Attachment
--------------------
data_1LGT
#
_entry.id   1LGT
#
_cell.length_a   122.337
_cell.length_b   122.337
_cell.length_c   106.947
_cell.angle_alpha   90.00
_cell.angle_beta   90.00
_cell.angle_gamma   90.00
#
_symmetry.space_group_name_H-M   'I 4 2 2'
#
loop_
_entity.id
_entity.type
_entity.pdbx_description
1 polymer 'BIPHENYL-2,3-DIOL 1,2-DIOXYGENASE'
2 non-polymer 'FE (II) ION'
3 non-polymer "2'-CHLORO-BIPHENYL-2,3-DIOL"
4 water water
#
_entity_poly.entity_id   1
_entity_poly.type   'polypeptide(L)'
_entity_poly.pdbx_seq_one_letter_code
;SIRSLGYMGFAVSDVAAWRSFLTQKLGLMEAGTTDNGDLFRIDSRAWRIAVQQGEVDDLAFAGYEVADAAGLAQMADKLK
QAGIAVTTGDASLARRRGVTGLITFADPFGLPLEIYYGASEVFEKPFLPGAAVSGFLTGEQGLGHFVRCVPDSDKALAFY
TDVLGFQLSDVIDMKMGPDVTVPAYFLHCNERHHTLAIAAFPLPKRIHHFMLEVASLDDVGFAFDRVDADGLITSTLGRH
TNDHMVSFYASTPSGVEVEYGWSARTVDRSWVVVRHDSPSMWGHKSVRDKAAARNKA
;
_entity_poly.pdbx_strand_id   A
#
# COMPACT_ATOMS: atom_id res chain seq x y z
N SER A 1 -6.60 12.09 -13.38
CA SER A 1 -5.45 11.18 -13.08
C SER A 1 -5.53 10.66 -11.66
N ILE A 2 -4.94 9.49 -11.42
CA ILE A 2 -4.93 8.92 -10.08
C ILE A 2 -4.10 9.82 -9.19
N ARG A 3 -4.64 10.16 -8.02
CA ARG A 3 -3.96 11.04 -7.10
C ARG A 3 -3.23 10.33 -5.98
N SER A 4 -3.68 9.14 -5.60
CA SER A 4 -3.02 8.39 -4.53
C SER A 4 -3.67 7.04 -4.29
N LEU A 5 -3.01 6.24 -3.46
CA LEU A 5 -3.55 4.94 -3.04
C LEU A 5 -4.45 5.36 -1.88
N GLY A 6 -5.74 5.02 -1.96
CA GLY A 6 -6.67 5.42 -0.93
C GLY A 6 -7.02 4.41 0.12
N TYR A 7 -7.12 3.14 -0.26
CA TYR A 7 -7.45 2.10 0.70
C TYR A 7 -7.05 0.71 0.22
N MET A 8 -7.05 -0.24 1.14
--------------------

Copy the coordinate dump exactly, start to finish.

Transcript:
data_1LGT
#
_entry.id   1LGT
#
_cell.length_a   122.337
_cell.length_b   122.337
_cell.length_c   106.947
_cell.angle_alpha   90.00
_cell.angle_beta   90.00
_cell.angle_gamma   90.00
#
_symmetry.space_group_name_H-M   'I 4 2 2'
#
loop_
_entity.id
_entity.type
_entity.pdbx_description
1 polymer 'BIPHENYL-2,3-DIOL 1,2-DIOXYGENASE'
2 non-polymer 'FE (II) ION'
3 non-polymer "2'-CHLORO-BIPHENYL-2,3-DIOL"
4 water water
#
_entity_poly.entity_id   1
_entity_poly.type   'polypeptide(L)'
_entity_poly.pdbx_seq_one_letter_code
;SIRSLGYMGFAVSDVAAWRSFLTQKLGLMEAGTTDNGDLFRIDSRAWRIAVQQGEVDDLAFAGYEVADAAGLAQMADKLK
QAGIAVTTGDASLARRRGVTGLITFADPFGLPLEIYYGASEVFEKPFLPGAAVSGFLTGEQGLGHFVRCVPDSDKALAFY
TDVLGFQLSDVIDMKMGPDVTVPAYFLHCNERHHTLAIAAFPLPKRIHHFMLEVASLDDVGFAFDRVDADGLITSTLGRH
TNDHMVSFYASTPSGVEVEYGWSARTVDRSWVVVRHDSPSMWGHKSVRDKAAARNKA
;
_entity_poly.pdbx_strand_id   A
#
# COMPACT_ATOMS: atom_id res chain seq x y z
N SER A 1 -6.60 12.09 -13.38
CA SER A 1 -5.45 11.18 -13.08
C SER A 1 -5.53 10.66 -11.66
N ILE A 2 -4.94 9.49 -11.42
CA ILE A 2 -4.93 8.92 -10.08
C ILE A 2 -4.10 9.82 -9.19
N ARG A 3 -4.64 10.16 -8.02
CA ARG A 3 -3.96 11.04 -7.10
C ARG A 3 -3.23 10.33 -5.98
N SER A 4 -3.68 9.14 -5.60
CA SER A 4 -3.02 8.39 -4.53
C SER A 4 -3.67 7.04 -4.29
N LEU A 5 -3.01 6.24 -3.46
CA LEU A 5 -3.55 4.94 -3.04
C LEU A 5 -4.45 5.36 -1.88
N GLY A 6 -5.74 5.02 -1.96
CA GLY A 6 -6.67 5.42 -0.93
C GLY A 6 -7.02 4.41 0.12
N TYR A 7 -7.12 3.14 -0.26
CA TYR A 7 -7.45 2.10 0.70
C TYR A 7 -7.05 0.71 0.22
N MET A 8 -7.05 -0.24 1.14